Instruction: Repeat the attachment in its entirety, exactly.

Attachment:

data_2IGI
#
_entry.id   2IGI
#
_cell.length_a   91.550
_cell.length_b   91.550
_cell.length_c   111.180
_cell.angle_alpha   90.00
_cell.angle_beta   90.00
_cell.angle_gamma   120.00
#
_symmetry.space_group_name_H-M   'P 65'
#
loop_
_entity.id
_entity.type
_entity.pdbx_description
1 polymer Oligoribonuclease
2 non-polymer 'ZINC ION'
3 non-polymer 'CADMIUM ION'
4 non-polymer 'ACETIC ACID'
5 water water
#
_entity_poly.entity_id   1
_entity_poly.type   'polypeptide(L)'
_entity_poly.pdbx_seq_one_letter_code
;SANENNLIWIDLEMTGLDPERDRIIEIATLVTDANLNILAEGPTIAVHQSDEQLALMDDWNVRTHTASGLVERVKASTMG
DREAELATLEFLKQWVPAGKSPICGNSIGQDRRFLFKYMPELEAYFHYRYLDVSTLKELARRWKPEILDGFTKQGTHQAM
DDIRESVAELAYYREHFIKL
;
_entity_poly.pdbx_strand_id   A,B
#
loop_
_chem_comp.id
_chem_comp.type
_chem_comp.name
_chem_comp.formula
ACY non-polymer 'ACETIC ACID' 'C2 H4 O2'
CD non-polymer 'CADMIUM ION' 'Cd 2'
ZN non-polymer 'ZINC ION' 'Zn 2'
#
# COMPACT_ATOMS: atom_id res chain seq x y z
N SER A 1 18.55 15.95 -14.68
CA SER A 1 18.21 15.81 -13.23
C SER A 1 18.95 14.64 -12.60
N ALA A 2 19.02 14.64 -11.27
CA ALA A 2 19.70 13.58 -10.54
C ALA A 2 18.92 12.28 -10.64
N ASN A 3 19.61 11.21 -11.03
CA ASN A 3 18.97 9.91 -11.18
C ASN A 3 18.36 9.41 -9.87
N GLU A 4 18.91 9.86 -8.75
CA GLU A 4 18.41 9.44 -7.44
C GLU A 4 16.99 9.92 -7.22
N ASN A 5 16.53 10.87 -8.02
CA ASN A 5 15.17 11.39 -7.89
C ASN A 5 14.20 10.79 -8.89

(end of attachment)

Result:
data_2IGI
#
_entry.id   2IGI
#
_cell.length_a   91.550
_cell.length_b   91.550
_cell.length_c   111.180
_cell.angle_alpha   90.00
_cell.angle_beta   90.00
_cell.angle_gamma   120.00
#
_symmetry.space_group_name_H-M   'P 65'
#
loop_
_entity.id
_entity.type
_entity.pdbx_description
1 polymer Oligoribonuclease
2 non-polymer 'ZINC ION'
3 non-polymer 'CADMIUM ION'
4 non-polymer 'ACETIC ACID'
5 water water
#
_entity_poly.entity_id   1
_entity_poly.type   'polypeptide(L)'
_entity_poly.pdbx_seq_one_letter_code
;SANENNLIWIDLEMTGLDPERDRIIEIATLVTDANLNILAEGPTIAVHQSDEQLALMDDWNVRTHTASGLVERVKASTMG
DREAELATLEFLKQWVPAGKSPICGNSIGQDRRFLFKYMPELEAYFHYRYLDVSTLKELARRWKPEILDGFTKQGTHQAM
DDIRESVAELAYYREHFIKL
;
_entity_poly.pdbx_strand_id   A,B
#
loop_
_chem_comp.id
_chem_comp.type
_chem_comp.name
_chem_comp.formula
ACY non-polymer 'ACETIC ACID' 'C2 H4 O2'
CD non-polymer 'CADMIUM ION' 'Cd 2'
ZN non-polymer 'ZINC ION' 'Zn 2'
#
# COMPACT_ATOMS: atom_id res chain seq x y z
N SER A 1 18.55 15.95 -14.68
CA SER A 1 18.21 15.81 -13.23
C SER A 1 18.95 14.64 -12.60
N ALA A 2 19.02 14.64 -11.27
CA ALA A 2 19.70 13.58 -10.54
C ALA A 2 18.92 12.28 -10.64
N ASN A 3 19.61 11.21 -11.03
CA ASN A 3 18.97 9.91 -11.18
C ASN A 3 18.36 9.41 -9.87
N GLU A 4 18.91 9.86 -8.75
CA GLU A 4 18.41 9.44 -7.44
C GLU A 4 16.99 9.92 -7.22
N ASN A 5 16.53 10.87 -8.02
CA ASN A 5 15.17 11.39 -7.89
C ASN A 5 14.20 10.79 -8.89